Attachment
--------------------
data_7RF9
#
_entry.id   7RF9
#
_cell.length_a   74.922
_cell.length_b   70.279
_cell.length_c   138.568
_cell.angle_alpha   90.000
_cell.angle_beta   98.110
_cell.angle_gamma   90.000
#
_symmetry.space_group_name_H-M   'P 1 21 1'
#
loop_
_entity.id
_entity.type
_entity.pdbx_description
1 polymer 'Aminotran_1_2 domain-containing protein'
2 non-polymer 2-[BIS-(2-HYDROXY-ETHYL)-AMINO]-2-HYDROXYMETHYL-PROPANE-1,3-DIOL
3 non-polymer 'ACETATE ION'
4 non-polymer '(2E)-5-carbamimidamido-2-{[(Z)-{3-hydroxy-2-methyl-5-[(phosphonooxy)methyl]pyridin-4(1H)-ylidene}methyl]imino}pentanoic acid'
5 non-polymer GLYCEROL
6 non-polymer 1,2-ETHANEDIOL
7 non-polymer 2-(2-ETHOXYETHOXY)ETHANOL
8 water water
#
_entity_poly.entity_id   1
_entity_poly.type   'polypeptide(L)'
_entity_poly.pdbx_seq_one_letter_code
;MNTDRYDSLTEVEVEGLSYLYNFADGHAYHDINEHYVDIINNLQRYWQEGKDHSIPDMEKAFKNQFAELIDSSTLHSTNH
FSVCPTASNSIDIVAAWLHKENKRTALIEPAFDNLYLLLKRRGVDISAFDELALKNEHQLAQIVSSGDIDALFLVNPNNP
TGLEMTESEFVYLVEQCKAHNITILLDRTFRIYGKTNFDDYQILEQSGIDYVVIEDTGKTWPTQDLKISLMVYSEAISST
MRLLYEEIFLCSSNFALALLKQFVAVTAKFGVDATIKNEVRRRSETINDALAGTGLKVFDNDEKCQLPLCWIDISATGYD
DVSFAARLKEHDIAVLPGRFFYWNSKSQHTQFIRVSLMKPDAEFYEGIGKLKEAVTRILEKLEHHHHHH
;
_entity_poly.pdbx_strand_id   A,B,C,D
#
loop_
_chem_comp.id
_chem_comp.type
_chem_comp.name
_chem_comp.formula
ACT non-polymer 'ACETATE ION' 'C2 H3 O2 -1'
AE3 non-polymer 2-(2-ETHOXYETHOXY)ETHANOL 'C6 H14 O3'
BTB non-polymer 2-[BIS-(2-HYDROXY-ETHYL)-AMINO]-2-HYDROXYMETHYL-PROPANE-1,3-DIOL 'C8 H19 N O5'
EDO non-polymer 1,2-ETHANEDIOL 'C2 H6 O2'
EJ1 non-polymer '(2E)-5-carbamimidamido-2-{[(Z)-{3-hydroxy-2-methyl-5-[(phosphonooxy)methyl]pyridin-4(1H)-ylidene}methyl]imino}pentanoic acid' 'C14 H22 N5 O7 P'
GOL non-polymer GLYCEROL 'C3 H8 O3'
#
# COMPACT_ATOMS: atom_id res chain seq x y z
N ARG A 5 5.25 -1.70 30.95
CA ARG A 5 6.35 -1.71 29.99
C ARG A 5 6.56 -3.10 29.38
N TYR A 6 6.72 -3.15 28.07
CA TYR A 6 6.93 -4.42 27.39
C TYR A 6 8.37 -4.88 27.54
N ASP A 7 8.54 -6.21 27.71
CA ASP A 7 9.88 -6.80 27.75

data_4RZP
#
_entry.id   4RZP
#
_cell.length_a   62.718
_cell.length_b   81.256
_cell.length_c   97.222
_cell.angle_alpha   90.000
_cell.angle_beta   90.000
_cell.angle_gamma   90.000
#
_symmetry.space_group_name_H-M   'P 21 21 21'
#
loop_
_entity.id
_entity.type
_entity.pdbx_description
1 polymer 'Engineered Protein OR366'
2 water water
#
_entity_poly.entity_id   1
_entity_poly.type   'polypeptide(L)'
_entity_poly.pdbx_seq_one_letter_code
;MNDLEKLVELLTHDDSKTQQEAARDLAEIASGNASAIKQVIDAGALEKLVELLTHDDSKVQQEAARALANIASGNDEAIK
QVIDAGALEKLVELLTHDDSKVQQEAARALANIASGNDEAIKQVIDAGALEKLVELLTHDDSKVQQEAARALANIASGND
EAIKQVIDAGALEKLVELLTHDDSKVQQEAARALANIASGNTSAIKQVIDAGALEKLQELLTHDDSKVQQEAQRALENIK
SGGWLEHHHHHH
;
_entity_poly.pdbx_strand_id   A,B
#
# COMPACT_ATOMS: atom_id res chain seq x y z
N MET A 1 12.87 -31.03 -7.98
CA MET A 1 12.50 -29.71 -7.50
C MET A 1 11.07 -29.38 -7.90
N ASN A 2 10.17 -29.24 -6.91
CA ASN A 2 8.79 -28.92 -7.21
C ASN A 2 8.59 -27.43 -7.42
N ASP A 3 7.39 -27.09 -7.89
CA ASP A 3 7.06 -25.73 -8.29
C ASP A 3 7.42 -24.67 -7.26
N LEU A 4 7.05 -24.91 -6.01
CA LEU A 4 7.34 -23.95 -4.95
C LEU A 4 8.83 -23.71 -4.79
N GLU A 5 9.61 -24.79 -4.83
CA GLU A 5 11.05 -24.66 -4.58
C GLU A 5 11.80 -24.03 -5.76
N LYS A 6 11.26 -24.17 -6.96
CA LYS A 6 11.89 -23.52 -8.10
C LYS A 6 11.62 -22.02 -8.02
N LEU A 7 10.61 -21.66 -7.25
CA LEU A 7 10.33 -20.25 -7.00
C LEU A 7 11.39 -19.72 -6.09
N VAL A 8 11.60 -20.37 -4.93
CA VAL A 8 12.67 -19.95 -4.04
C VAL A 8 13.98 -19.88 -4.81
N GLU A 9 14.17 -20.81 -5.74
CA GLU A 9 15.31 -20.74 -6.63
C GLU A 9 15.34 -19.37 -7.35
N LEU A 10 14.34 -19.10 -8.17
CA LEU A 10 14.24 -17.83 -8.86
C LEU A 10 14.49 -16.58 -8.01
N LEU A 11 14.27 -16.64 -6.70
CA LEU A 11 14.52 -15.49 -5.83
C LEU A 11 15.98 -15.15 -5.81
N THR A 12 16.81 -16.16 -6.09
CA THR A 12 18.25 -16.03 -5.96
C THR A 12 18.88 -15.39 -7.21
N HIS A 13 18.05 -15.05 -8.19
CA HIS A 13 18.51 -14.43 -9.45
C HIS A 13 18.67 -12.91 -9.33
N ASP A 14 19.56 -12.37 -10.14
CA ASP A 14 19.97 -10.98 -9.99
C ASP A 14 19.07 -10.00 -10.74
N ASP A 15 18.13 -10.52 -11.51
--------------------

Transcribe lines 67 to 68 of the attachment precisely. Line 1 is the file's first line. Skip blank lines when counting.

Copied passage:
_cell.angle_beta   90.000
_cell.angle_gamma   90.000